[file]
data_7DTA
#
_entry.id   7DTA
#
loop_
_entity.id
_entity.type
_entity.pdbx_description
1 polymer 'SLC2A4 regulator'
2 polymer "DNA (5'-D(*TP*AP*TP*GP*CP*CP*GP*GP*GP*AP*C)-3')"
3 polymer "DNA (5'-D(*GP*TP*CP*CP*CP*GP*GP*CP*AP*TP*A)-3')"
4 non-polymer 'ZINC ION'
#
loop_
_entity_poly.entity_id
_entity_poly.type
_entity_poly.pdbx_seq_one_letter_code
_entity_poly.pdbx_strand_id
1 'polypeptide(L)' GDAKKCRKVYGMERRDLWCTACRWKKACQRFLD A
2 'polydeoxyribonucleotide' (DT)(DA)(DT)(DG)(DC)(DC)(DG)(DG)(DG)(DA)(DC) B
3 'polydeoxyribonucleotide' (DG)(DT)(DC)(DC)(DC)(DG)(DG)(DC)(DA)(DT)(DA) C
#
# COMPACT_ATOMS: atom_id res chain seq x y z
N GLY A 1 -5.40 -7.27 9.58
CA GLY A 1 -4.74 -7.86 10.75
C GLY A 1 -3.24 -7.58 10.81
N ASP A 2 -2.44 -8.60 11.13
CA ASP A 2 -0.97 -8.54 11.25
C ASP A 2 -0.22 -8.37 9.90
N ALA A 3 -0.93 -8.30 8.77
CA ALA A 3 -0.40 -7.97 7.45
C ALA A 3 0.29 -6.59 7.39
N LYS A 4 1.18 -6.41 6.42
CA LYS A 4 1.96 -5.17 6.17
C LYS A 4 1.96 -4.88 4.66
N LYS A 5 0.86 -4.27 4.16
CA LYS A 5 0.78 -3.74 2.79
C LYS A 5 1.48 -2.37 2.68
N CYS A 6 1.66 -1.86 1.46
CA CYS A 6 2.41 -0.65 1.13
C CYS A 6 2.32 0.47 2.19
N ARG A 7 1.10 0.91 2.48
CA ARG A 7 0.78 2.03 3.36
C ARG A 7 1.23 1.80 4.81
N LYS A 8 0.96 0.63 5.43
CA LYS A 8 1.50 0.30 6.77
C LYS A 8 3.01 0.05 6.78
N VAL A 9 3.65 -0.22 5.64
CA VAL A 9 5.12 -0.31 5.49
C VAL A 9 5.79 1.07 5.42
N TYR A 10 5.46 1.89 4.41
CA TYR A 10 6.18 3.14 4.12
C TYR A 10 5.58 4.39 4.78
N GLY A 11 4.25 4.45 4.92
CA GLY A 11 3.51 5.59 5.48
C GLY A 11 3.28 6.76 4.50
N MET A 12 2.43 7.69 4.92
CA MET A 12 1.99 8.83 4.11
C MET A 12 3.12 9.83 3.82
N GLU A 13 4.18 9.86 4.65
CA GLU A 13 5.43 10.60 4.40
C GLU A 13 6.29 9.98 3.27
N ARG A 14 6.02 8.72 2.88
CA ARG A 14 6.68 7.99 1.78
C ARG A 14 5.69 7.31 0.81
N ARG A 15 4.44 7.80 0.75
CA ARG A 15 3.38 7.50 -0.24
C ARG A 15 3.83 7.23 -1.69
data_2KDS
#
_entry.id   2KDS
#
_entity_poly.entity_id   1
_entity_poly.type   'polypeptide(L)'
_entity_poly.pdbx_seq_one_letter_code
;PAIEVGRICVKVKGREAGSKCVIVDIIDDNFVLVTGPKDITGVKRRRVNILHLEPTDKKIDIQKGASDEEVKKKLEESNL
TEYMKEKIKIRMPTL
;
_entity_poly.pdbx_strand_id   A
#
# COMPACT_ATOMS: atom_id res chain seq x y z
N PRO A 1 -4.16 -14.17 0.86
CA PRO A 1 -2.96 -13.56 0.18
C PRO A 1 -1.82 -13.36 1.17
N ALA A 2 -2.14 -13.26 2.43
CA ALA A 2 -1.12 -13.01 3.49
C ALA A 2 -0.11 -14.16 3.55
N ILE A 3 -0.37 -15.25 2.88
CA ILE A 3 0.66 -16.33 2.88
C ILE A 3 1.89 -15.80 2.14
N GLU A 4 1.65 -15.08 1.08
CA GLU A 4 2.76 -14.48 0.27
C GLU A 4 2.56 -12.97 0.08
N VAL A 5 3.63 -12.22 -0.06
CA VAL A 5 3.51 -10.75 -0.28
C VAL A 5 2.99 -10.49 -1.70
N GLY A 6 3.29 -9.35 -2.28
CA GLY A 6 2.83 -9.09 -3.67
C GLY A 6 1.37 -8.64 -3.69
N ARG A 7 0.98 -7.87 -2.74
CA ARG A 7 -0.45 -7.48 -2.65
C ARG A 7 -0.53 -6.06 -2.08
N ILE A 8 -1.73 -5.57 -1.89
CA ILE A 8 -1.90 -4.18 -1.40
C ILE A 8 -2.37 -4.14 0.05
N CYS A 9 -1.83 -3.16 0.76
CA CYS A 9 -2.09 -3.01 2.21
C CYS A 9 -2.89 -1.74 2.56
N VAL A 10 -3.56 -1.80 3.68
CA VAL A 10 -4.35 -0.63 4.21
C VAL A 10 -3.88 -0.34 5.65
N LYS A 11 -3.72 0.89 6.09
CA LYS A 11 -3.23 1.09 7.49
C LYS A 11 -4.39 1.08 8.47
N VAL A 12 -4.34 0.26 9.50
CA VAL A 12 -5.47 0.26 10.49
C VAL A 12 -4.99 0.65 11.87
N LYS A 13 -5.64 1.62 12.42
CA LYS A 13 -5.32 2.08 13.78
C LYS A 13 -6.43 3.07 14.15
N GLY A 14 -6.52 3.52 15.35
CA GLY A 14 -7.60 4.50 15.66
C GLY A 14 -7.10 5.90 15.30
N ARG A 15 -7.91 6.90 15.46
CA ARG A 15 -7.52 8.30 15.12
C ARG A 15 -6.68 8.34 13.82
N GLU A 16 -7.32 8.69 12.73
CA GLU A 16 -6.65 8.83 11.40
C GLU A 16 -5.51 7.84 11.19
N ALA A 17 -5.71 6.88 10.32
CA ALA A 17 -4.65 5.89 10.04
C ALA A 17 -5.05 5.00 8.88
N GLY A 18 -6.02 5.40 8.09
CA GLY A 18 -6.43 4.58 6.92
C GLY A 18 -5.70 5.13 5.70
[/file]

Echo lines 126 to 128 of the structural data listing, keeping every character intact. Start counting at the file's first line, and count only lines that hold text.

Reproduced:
C ARG A 15 -6.68 8.34 13.82
N GLU A 16 -7.32 8.69 12.73
CA GLU A 16 -6.65 8.83 11.40